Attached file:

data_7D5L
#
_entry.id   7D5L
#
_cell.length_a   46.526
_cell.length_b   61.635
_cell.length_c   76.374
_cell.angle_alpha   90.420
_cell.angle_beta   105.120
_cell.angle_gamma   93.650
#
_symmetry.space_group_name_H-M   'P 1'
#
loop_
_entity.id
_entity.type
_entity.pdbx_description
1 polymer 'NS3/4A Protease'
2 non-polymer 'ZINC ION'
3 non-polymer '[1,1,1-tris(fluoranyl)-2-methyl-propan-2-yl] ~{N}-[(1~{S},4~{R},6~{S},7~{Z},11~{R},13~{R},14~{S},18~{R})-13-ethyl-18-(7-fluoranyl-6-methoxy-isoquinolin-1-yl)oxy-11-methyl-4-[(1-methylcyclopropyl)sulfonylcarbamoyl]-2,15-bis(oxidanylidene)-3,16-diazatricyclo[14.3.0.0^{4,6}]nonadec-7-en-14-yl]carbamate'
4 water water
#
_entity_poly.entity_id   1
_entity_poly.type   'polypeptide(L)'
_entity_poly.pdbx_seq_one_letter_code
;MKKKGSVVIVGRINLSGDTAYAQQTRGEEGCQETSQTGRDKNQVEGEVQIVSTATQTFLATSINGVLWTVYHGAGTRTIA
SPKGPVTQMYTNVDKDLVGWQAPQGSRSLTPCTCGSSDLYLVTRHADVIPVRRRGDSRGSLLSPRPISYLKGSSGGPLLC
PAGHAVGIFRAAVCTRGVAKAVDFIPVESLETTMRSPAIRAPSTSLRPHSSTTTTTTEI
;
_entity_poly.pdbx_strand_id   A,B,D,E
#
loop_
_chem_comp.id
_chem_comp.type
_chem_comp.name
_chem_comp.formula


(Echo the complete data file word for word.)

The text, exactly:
data_7D5L
#
_entry.id   7D5L
#
_cell.length_a   46.526
_cell.length_b   61.635
_cell.length_c   76.374
_cell.angle_alpha   90.420
_cell.angle_beta   105.120
_cell.angle_gamma   93.650
#
_symmetry.space_group_name_H-M   'P 1'
#
loop_
_entity.id
_entity.type
_entity.pdbx_description
1 polymer 'NS3/4A Protease'
2 non-polymer 'ZINC ION'
3 non-polymer '[1,1,1-tris(fluoranyl)-2-methyl-propan-2-yl] ~{N}-[(1~{S},4~{R},6~{S},7~{Z},11~{R},13~{R},14~{S},18~{R})-13-ethyl-18-(7-fluoranyl-6-methoxy-isoquinolin-1-yl)oxy-11-methyl-4-[(1-methylcyclopropyl)sulfonylcarbamoyl]-2,15-bis(oxidanylidene)-3,16-diazatricyclo[14.3.0.0^{4,6}]nonadec-7-en-14-yl]carbamate'
4 water water
#
_entity_poly.entity_id   1
_entity_poly.type   'polypeptide(L)'
_entity_poly.pdbx_seq_one_letter_code
;MKKKGSVVIVGRINLSGDTAYAQQTRGEEGCQETSQTGRDKNQVEGEVQIVSTATQTFLATSINGVLWTVYHGAGTRTIA
SPKGPVTQMYTNVDKDLVGWQAPQGSRSLTPCTCGSSDLYLVTRHADVIPVRRRGDSRGSLLSPRPISYLKGSSGGPLLC
PAGHAVGIFRAAVCTRGVAKAVDFIPVESLETTMRSPAIRAPSTSLRPHSSTTTTTTEI
;
_entity_poly.pdbx_strand_id   A,B,D,E
#
loop_
_chem_comp.id
_chem_comp.type
_chem_comp.name
_chem_comp.formula